“Challenge your interviewer, make them think harder,” I think that this is actually really important because when challenging the person you are interviewing, it prevents them from replying in a ‘Yes’ or ‘No’, answer. This gives the interview a chance to build the questions on. When building on questions, it gives the interviewee a more winder range to answer. He also said that it is best to ask about how they feel so that they can build on their first point. Another key point was not to interrupt and not to ask double-barreled questions. I never realized that I used to ask double-barreled questions until he actually brought this up. This has made me more conscious.

I feel that the most important advice he gave was to actually listen to the answer. During most interviews, people don’t tend to actually pay attention to what the interviewee is saying, sometimes, when we think we know something we miss out of important parts that we should have noticed.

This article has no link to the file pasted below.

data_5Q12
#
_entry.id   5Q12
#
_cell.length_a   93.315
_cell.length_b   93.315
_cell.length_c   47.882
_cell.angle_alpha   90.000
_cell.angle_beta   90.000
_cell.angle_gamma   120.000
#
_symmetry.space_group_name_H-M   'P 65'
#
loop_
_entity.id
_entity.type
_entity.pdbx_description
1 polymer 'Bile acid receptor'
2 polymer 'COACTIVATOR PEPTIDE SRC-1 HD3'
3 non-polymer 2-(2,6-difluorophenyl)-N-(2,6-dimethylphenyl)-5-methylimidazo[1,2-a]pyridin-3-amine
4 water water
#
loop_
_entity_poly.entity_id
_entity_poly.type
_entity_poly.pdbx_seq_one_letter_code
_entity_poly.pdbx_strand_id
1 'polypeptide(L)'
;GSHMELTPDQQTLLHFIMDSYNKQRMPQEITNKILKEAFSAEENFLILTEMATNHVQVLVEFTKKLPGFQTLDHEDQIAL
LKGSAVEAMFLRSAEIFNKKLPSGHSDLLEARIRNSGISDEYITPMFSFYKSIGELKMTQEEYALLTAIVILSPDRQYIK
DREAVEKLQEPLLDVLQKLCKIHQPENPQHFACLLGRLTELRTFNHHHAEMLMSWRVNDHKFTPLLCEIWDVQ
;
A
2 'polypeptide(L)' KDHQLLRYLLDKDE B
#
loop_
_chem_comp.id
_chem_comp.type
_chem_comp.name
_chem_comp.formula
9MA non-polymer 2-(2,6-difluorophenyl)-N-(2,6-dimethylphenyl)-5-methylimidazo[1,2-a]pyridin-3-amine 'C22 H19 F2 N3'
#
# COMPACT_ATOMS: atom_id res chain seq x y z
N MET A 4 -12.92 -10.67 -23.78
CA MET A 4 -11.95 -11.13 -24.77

I felt that the most important lesson that Steve Dawson taught today was to get to the person’s level. I feel this is mostly related to his life as he is a part of FOX NEWS ESPN and was also a part of Straights Times, these experiences have allowed him to understand what it means to be a good journalist/reporter.

“Approach as a professional” stands out to me as a way of saying, be confident, be yourself and show that you should be acknowledged as it shows your personality as bold, fierce and is passionate of what you are doing.